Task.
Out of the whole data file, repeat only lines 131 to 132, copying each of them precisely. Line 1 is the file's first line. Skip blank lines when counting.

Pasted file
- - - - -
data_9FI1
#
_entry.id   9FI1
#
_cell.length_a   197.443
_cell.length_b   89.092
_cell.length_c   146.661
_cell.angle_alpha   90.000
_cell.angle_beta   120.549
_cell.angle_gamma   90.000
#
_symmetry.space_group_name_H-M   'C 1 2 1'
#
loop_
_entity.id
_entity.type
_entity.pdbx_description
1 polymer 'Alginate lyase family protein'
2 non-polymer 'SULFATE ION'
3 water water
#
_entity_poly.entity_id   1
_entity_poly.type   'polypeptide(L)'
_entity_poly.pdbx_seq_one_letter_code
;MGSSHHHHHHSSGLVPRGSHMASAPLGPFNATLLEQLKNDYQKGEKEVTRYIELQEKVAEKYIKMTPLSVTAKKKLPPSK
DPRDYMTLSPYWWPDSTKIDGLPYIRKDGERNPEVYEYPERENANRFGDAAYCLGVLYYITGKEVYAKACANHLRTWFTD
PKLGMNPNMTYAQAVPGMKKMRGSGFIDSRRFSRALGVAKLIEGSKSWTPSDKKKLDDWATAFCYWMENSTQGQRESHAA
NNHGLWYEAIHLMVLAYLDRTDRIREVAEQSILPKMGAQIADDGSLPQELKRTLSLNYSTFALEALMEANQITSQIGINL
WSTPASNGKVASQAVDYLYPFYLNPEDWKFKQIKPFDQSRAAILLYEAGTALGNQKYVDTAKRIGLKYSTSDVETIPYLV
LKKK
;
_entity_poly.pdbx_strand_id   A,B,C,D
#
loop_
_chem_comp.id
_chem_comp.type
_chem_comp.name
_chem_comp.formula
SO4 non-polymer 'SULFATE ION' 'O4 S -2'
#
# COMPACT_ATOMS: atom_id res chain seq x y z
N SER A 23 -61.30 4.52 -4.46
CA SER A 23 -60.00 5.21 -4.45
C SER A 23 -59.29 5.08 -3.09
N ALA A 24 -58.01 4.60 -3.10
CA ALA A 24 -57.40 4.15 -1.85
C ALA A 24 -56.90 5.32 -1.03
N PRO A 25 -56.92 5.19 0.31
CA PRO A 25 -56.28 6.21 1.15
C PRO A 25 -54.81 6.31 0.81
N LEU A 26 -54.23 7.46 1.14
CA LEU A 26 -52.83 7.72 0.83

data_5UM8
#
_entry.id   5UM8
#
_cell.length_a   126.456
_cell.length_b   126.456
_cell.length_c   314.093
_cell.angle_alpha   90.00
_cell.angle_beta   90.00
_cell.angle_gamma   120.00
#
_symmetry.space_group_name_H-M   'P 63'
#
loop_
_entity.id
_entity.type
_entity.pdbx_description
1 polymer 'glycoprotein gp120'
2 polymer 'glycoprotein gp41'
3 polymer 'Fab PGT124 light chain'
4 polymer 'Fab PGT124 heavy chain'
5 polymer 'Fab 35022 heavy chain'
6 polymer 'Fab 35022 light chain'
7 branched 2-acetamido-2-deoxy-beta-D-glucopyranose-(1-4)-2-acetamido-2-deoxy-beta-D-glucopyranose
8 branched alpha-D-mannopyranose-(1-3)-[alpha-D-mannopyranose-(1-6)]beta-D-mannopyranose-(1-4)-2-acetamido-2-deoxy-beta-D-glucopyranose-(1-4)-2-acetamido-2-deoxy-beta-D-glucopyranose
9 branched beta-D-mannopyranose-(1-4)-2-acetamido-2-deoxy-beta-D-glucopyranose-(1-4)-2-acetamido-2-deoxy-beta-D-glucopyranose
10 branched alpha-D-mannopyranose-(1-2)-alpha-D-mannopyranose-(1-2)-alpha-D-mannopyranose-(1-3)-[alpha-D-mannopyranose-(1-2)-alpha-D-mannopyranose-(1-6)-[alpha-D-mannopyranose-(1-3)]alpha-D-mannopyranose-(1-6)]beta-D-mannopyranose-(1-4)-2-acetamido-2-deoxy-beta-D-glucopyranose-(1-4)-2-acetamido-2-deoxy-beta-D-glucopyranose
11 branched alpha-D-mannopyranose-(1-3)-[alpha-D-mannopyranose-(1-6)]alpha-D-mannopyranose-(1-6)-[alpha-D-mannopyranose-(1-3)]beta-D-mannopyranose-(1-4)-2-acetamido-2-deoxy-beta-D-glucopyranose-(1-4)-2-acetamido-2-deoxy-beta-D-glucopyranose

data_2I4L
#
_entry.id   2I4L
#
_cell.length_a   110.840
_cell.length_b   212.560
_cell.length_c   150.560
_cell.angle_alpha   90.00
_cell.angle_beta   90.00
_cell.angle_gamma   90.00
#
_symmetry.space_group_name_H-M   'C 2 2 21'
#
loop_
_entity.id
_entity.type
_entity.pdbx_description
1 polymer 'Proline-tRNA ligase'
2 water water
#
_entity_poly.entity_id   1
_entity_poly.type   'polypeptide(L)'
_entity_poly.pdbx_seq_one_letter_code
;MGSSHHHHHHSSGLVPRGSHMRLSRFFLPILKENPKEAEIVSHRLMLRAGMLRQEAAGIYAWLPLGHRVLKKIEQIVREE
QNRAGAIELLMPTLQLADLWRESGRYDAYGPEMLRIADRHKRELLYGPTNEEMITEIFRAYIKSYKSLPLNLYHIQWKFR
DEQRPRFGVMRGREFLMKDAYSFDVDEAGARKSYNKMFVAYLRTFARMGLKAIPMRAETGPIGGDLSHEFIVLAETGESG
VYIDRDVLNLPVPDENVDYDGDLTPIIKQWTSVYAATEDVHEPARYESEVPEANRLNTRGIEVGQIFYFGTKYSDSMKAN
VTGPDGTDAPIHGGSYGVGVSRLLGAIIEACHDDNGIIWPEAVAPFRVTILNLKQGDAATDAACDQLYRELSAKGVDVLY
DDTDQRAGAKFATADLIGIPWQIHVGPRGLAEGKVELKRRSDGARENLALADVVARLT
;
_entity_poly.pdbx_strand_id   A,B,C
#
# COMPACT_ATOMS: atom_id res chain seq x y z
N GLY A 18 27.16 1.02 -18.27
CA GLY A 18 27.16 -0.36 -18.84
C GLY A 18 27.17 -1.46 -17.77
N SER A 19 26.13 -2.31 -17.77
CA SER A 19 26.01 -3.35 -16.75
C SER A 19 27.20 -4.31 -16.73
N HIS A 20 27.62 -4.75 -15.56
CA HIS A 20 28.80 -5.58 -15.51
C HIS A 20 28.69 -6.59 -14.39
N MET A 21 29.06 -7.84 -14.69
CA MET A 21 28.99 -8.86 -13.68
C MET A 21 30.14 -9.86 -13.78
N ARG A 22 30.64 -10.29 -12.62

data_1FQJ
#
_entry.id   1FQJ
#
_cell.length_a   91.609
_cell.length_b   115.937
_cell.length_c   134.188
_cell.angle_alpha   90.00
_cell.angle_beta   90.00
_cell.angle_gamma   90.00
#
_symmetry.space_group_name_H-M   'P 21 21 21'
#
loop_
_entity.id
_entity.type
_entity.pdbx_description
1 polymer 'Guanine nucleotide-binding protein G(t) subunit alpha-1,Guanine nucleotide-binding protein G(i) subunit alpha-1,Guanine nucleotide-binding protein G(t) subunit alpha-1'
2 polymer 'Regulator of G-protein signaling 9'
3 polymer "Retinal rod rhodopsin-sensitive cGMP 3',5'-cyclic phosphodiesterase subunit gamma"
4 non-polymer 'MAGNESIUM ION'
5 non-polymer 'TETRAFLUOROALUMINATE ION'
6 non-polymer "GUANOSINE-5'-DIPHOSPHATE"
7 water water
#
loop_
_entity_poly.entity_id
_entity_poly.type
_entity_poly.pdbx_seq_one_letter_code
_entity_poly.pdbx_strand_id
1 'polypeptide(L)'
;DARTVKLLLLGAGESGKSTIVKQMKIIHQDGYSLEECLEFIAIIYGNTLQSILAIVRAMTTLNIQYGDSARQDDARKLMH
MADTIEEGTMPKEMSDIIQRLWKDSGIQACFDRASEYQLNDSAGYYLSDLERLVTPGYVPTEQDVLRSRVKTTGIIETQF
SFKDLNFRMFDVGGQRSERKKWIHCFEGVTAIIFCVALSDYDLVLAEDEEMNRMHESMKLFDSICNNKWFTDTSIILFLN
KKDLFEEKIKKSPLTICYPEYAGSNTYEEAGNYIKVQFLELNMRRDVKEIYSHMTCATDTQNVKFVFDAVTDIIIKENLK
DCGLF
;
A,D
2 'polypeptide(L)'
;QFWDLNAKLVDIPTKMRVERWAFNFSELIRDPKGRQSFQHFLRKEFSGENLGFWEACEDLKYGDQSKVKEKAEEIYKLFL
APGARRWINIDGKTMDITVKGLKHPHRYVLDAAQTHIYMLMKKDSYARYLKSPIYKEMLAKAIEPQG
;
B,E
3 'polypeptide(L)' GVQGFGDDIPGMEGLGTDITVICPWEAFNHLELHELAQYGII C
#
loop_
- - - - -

_cell.length_a   91.609
_cell.length_b   115.937